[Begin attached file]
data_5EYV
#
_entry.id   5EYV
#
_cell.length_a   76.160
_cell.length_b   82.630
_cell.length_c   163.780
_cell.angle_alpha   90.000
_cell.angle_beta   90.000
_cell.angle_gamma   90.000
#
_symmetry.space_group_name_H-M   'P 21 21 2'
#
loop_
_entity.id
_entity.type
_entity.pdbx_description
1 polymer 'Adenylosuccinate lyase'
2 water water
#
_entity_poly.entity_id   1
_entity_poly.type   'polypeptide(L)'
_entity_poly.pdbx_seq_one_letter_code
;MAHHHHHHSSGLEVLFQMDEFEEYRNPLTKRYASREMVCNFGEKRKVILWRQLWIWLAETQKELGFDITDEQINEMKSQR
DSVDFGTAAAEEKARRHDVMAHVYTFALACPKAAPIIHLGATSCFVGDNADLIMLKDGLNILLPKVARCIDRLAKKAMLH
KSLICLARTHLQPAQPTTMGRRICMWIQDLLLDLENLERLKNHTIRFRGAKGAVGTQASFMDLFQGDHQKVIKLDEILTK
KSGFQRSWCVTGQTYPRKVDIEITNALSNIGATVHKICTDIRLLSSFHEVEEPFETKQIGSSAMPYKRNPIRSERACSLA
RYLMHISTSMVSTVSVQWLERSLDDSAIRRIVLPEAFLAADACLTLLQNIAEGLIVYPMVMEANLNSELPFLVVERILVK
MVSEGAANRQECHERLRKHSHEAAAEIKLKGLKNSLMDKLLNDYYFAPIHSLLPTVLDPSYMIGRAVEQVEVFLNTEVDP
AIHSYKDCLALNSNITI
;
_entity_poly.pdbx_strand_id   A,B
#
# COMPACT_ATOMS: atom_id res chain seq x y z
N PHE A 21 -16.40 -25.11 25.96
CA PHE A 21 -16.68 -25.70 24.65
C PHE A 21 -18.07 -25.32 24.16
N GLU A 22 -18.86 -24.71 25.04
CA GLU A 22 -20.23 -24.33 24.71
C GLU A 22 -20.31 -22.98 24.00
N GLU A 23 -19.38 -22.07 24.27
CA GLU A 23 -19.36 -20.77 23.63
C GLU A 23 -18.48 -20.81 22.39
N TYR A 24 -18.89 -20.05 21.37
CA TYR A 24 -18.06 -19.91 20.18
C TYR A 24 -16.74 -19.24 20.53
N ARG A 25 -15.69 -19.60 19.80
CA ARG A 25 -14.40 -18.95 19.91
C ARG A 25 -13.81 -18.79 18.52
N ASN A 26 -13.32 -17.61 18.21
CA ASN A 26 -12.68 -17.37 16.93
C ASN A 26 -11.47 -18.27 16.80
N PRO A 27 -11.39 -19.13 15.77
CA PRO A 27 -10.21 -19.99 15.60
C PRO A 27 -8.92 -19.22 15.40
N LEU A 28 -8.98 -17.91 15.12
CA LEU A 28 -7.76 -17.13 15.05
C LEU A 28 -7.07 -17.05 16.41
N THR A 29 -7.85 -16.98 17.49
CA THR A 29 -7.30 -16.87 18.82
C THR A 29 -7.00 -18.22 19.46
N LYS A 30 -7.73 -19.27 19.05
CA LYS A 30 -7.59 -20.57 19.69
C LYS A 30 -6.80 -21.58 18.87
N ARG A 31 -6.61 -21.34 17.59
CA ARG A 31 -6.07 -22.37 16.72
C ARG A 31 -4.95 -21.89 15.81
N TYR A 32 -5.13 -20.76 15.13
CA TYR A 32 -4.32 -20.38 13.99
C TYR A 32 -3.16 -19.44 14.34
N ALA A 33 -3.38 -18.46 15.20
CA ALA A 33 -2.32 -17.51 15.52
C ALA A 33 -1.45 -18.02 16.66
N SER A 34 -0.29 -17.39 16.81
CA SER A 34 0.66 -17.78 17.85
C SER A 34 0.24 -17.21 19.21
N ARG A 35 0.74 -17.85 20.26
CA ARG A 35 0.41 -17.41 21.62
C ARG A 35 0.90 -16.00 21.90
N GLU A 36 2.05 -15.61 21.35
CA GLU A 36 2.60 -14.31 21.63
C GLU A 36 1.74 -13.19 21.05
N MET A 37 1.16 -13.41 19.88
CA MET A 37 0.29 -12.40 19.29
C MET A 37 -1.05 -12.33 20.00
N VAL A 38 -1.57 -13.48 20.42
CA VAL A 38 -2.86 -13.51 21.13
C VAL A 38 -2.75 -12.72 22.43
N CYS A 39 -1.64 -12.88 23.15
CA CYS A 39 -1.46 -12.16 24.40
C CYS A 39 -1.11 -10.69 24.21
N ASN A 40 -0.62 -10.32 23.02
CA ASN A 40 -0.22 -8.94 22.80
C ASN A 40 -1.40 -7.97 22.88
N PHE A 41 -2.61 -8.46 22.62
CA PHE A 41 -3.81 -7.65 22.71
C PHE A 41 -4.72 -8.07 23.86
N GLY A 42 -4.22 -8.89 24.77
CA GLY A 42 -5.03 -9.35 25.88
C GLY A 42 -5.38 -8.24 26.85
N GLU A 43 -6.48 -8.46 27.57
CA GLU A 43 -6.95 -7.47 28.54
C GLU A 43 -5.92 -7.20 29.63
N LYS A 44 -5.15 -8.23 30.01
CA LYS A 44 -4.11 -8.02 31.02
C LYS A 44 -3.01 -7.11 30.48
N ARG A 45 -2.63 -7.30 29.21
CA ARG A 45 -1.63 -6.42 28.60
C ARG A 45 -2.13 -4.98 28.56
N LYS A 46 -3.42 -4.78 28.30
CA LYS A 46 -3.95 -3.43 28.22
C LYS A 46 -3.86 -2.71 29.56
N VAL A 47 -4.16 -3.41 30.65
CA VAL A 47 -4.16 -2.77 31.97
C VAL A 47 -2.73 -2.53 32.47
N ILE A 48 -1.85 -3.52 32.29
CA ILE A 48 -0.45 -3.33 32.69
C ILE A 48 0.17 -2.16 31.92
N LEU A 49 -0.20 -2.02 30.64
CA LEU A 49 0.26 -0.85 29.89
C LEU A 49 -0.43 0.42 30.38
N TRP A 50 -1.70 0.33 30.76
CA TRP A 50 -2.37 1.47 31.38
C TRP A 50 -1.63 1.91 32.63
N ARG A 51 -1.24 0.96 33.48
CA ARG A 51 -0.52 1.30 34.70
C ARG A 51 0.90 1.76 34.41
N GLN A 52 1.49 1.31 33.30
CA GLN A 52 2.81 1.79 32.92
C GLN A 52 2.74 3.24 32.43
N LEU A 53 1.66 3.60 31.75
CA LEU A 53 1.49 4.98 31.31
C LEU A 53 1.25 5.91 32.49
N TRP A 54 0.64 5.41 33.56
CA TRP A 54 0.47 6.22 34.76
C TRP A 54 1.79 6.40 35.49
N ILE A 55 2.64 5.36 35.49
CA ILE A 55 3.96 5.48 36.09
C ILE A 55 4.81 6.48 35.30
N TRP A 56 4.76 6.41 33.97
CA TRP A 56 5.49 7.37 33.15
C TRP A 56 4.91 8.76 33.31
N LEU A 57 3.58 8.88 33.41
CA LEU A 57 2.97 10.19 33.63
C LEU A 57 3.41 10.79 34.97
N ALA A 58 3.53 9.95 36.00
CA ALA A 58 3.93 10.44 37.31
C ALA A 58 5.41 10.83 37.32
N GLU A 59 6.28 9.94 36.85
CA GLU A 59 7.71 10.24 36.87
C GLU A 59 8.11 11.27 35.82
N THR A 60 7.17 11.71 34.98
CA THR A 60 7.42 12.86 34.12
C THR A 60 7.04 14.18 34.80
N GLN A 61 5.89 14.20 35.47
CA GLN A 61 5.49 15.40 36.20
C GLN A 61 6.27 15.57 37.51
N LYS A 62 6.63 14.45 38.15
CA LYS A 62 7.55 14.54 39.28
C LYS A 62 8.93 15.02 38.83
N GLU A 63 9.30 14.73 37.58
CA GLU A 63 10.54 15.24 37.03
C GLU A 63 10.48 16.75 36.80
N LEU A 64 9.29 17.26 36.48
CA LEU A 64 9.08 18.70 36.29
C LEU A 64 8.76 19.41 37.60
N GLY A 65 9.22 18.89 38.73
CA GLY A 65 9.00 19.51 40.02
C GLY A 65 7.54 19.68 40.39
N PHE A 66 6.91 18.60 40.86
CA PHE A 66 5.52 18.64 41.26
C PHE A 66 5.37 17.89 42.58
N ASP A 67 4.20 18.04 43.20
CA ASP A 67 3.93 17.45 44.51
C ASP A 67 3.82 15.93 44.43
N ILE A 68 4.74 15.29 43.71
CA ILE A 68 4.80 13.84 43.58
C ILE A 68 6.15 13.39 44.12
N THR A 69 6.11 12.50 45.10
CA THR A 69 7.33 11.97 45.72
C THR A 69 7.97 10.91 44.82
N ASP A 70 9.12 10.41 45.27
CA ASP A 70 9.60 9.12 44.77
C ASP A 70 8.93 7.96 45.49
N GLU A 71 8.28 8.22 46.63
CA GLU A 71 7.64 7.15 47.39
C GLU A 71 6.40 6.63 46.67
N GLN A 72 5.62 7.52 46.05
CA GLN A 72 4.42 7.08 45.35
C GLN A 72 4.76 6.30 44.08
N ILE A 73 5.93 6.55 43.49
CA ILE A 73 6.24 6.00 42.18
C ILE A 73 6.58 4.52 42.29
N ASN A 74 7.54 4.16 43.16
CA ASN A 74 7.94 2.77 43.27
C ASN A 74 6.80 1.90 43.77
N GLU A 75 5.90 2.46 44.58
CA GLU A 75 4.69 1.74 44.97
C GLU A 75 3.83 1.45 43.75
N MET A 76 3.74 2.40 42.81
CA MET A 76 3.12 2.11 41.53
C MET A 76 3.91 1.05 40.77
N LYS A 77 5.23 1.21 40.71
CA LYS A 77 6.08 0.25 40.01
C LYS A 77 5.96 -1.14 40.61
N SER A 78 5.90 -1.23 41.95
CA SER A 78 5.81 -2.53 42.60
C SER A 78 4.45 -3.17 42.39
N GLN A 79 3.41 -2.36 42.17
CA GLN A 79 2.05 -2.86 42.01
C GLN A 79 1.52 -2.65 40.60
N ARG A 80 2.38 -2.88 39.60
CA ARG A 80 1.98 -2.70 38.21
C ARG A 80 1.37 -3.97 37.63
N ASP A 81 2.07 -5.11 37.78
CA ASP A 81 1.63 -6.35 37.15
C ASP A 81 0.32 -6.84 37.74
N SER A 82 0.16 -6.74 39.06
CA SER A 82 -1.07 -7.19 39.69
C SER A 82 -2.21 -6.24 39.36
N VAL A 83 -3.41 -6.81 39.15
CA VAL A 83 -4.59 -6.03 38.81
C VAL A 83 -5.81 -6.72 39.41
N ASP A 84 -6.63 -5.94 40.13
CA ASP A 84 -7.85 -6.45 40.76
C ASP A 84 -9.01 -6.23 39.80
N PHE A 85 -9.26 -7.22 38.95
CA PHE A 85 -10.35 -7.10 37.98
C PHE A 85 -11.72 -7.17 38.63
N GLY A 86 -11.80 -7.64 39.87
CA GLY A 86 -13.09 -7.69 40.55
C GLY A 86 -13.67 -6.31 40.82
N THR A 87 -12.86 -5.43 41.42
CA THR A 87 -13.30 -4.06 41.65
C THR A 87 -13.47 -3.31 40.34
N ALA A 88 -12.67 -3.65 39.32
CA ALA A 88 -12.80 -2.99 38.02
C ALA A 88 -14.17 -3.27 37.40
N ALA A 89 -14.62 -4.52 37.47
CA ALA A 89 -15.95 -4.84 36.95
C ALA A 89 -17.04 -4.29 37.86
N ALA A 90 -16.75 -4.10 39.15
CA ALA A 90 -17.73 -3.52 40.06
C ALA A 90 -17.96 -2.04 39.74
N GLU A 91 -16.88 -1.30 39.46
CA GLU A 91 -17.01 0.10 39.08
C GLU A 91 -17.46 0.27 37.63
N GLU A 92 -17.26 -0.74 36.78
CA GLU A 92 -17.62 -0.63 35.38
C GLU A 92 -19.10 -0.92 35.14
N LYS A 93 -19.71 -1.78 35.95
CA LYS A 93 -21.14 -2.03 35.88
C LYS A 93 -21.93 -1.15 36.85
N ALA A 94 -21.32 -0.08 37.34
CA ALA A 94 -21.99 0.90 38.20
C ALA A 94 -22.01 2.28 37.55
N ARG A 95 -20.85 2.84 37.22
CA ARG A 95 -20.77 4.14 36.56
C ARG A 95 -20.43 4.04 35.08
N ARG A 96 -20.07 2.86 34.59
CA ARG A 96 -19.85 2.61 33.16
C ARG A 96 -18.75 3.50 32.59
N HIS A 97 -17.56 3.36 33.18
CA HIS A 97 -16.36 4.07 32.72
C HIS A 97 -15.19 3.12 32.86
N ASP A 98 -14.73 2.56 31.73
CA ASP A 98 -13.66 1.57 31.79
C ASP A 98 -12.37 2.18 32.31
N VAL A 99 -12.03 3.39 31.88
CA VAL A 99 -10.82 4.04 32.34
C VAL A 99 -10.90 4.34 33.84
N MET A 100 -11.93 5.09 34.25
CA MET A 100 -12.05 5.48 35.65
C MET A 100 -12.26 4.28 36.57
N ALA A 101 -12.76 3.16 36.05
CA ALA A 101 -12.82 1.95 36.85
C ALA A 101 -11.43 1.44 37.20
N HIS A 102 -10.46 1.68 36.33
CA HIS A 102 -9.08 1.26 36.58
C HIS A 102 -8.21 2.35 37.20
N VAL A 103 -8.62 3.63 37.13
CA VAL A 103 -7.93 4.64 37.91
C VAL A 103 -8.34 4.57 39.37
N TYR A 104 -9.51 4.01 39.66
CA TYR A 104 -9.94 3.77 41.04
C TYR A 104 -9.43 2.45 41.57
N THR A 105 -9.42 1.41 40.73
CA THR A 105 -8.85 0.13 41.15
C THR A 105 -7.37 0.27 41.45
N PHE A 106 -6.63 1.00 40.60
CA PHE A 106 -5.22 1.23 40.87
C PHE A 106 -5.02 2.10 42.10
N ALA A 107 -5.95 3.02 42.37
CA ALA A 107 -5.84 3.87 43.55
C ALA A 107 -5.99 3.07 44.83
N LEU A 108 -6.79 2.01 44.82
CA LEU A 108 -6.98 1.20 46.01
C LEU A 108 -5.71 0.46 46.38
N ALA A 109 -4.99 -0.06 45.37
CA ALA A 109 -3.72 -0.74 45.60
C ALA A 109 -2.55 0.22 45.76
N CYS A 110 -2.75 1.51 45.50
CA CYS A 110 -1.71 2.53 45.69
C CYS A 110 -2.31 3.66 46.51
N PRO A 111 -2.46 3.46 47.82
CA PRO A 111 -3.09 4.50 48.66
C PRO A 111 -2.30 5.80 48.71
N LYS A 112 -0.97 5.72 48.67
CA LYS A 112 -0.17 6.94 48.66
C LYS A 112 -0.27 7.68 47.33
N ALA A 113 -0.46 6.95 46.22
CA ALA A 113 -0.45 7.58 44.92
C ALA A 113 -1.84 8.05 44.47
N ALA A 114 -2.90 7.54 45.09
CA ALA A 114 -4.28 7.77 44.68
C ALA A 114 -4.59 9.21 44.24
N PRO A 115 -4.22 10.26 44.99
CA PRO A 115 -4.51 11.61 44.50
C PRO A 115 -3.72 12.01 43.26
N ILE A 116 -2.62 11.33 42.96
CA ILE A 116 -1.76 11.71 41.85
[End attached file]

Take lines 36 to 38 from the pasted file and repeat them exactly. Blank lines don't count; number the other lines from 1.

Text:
CA PHE A 21 -16.68 -25.70 24.65
C PHE A 21 -18.07 -25.32 24.16
N GLU A 22 -18.86 -24.71 25.04